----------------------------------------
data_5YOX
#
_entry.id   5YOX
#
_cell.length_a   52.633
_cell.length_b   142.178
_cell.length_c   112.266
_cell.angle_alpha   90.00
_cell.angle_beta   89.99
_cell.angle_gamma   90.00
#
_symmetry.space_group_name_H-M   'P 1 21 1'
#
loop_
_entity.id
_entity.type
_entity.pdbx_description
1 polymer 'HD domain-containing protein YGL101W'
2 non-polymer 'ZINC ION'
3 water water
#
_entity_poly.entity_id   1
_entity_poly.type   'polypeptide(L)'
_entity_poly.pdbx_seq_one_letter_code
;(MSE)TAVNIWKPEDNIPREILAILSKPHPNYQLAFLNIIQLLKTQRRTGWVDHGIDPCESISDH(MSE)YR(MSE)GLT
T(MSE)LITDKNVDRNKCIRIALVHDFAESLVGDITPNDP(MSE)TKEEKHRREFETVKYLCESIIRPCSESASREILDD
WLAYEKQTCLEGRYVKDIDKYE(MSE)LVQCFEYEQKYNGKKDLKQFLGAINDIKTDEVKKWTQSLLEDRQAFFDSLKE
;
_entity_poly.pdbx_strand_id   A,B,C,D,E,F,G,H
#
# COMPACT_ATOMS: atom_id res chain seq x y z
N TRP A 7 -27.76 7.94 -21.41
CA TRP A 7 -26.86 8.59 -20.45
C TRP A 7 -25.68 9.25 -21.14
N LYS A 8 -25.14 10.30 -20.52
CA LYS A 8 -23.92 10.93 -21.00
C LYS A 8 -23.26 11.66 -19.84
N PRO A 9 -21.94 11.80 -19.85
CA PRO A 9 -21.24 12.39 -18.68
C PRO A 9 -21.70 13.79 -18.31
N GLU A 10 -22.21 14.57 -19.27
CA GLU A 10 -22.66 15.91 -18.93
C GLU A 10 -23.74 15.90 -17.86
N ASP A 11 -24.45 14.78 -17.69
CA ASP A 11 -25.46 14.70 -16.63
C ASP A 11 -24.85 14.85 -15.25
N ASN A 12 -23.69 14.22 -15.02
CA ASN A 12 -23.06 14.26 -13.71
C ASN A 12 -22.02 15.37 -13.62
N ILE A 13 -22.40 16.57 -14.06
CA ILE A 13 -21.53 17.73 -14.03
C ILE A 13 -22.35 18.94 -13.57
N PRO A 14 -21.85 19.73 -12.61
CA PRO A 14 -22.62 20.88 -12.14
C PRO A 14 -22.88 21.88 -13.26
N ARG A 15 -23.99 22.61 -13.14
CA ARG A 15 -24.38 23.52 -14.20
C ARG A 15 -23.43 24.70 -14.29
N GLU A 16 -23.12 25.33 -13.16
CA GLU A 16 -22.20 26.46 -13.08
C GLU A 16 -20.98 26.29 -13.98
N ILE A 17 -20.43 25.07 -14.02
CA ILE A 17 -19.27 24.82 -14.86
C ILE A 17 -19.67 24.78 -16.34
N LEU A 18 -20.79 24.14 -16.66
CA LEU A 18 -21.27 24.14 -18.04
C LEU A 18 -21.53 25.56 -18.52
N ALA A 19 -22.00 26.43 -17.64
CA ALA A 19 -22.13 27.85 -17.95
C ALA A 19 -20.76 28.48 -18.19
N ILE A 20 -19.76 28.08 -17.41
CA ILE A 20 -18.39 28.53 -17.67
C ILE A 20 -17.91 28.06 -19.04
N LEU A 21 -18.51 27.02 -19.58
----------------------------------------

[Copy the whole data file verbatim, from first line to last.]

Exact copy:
data_5YOX
#
_entry.id   5YOX
#
_cell.length_a   52.633
_cell.length_b   142.178
_cell.length_c   112.266
_cell.angle_alpha   90.00
_cell.angle_beta   89.99
_cell.angle_gamma   90.00
#
_symmetry.space_group_name_H-M   'P 1 21 1'
#
loop_
_entity.id
_entity.type
_entity.pdbx_description
1 polymer 'HD domain-containing protein YGL101W'
2 non-polymer 'ZINC ION'
3 water water
#
_entity_poly.entity_id   1
_entity_poly.type   'polypeptide(L)'
_entity_poly.pdbx_seq_one_letter_code
;(MSE)TAVNIWKPEDNIPREILAILSKPHPNYQLAFLNIIQLLKTQRRTGWVDHGIDPCESISDH(MSE)YR(MSE)GLT
T(MSE)LITDKNVDRNKCIRIALVHDFAESLVGDITPNDP(MSE)TKEEKHRREFETVKYLCESIIRPCSESASREILDD
WLAYEKQTCLEGRYVKDIDKYE(MSE)LVQCFEYEQKYNGKKDLKQFLGAINDIKTDEVKKWTQSLLEDRQAFFDSLKE
;
_entity_poly.pdbx_strand_id   A,B,C,D,E,F,G,H
#
# COMPACT_ATOMS: atom_id res chain seq x y z
N TRP A 7 -27.76 7.94 -21.41
CA TRP A 7 -26.86 8.59 -20.45
C TRP A 7 -25.68 9.25 -21.14
N LYS A 8 -25.14 10.30 -20.52
CA LYS A 8 -23.92 10.93 -21.00
C LYS A 8 -23.26 11.66 -19.84
N PRO A 9 -21.94 11.80 -19.85
CA PRO A 9 -21.24 12.39 -18.68
C PRO A 9 -21.70 13.79 -18.31
N GLU A 10 -22.21 14.57 -19.27
CA GLU A 10 -22.66 15.91 -18.93
C GLU A 10 -23.74 15.90 -17.86
N ASP A 11 -24.45 14.78 -17.69
CA ASP A 11 -25.46 14.70 -16.63
C ASP A 11 -24.85 14.85 -15.25
N ASN A 12 -23.69 14.22 -15.02
CA ASN A 12 -23.06 14.26 -13.71
C ASN A 12 -22.02 15.37 -13.62
N ILE A 13 -22.40 16.57 -14.06
CA ILE A 13 -21.53 17.73 -14.03
C ILE A 13 -22.35 18.94 -13.57
N PRO A 14 -21.85 19.73 -12.61
CA PRO A 14 -22.62 20.88 -12.14
C PRO A 14 -22.88 21.88 -13.26
N ARG A 15 -23.99 22.61 -13.14
CA ARG A 15 -24.38 23.52 -14.20
C ARG A 15 -23.43 24.70 -14.29
N GLU A 16 -23.12 25.33 -13.16
CA GLU A 16 -22.20 26.46 -13.08
C GLU A 16 -20.98 26.29 -13.98
N ILE A 17 -20.43 25.07 -14.02
CA ILE A 17 -19.27 24.82 -14.86
C ILE A 17 -19.67 24.78 -16.34
N LEU A 18 -20.79 24.14 -16.66
CA LEU A 18 -21.27 24.14 -18.04
C LEU A 18 -21.53 25.56 -18.52
N ALA A 19 -22.00 26.43 -17.64
CA ALA A 19 -22.13 27.85 -17.95
C ALA A 19 -20.76 28.48 -18.19
N ILE A 20 -19.76 28.08 -17.41
CA ILE A 20 -18.39 28.53 -17.67
C ILE A 20 -17.91 28.06 -19.04
N LEU A 21 -18.51 27.02 -19.58